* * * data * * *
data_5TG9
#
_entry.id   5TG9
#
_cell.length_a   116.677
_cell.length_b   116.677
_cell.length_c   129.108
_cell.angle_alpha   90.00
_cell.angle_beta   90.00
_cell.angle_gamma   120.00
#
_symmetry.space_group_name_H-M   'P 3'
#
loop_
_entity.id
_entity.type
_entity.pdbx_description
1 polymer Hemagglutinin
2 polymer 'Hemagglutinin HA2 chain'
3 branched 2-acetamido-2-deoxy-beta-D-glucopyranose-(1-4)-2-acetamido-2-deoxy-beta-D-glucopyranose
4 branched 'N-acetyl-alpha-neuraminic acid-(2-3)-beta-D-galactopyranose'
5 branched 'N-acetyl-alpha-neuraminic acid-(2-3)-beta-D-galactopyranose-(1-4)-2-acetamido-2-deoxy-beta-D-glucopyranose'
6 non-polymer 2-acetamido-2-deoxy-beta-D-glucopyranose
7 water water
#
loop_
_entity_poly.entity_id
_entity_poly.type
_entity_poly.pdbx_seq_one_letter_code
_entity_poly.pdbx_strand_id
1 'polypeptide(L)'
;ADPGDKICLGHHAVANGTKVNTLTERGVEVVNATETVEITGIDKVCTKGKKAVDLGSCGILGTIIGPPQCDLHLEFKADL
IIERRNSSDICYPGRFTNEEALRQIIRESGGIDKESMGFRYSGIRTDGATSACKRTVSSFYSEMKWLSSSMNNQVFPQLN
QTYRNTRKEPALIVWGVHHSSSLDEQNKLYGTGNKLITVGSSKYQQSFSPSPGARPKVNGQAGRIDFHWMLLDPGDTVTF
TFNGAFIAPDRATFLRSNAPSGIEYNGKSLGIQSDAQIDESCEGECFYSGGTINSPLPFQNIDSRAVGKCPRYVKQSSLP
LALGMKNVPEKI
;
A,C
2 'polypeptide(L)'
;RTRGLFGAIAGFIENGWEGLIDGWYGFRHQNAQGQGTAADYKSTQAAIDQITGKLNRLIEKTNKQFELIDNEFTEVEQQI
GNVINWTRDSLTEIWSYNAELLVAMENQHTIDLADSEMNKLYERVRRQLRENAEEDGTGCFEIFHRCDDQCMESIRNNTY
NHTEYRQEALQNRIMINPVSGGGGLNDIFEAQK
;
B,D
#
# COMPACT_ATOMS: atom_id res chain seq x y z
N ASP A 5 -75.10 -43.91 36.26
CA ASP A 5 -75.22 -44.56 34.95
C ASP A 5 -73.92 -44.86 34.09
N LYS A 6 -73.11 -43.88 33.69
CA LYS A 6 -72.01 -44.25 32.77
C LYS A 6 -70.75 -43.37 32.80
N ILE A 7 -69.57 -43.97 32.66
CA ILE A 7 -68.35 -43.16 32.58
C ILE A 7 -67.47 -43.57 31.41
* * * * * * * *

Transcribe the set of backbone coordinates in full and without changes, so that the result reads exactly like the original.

data_5TG9
#
_entry.id   5TG9
#
_cell.length_a   116.677
_cell.length_b   116.677
_cell.length_c   129.108
_cell.angle_alpha   90.00
_cell.angle_beta   90.00
_cell.angle_gamma   120.00
#
_symmetry.space_group_name_H-M   'P 3'
#
loop_
_entity.id
_entity.type
_entity.pdbx_description
1 polymer Hemagglutinin
2 polymer 'Hemagglutinin HA2 chain'
3 branched 2-acetamido-2-deoxy-beta-D-glucopyranose-(1-4)-2-acetamido-2-deoxy-beta-D-glucopyranose
4 branched 'N-acetyl-alpha-neuraminic acid-(2-3)-beta-D-galactopyranose'
5 branched 'N-acetyl-alpha-neuraminic acid-(2-3)-beta-D-galactopyranose-(1-4)-2-acetamido-2-deoxy-beta-D-glucopyranose'
6 non-polymer 2-acetamido-2-deoxy-beta-D-glucopyranose
7 water water
#
loop_
_entity_poly.entity_id
_entity_poly.type
_entity_poly.pdbx_seq_one_letter_code
_entity_poly.pdbx_strand_id
1 'polypeptide(L)'
;ADPGDKICLGHHAVANGTKVNTLTERGVEVVNATETVEITGIDKVCTKGKKAVDLGSCGILGTIIGPPQCDLHLEFKADL
IIERRNSSDICYPGRFTNEEALRQIIRESGGIDKESMGFRYSGIRTDGATSACKRTVSSFYSEMKWLSSSMNNQVFPQLN
QTYRNTRKEPALIVWGVHHSSSLDEQNKLYGTGNKLITVGSSKYQQSFSPSPGARPKVNGQAGRIDFHWMLLDPGDTVTF
TFNGAFIAPDRATFLRSNAPSGIEYNGKSLGIQSDAQIDESCEGECFYSGGTINSPLPFQNIDSRAVGKCPRYVKQSSLP
LALGMKNVPEKI
;
A,C
2 'polypeptide(L)'
;RTRGLFGAIAGFIENGWEGLIDGWYGFRHQNAQGQGTAADYKSTQAAIDQITGKLNRLIEKTNKQFELIDNEFTEVEQQI
GNVINWTRDSLTEIWSYNAELLVAMENQHTIDLADSEMNKLYERVRRQLRENAEEDGTGCFEIFHRCDDQCMESIRNNTY
NHTEYRQEALQNRIMINPVSGGGGLNDIFEAQK
;
B,D
#
# COMPACT_ATOMS: atom_id res chain seq x y z
N ASP A 5 -75.10 -43.91 36.26
CA ASP A 5 -75.22 -44.56 34.95
C ASP A 5 -73.92 -44.86 34.09
N LYS A 6 -73.11 -43.88 33.69
CA LYS A 6 -72.01 -44.25 32.77
C LYS A 6 -70.75 -43.37 32.80
N ILE A 7 -69.57 -43.97 32.66
CA ILE A 7 -68.35 -43.16 32.58
C ILE A 7 -67.47 -43.57 31.41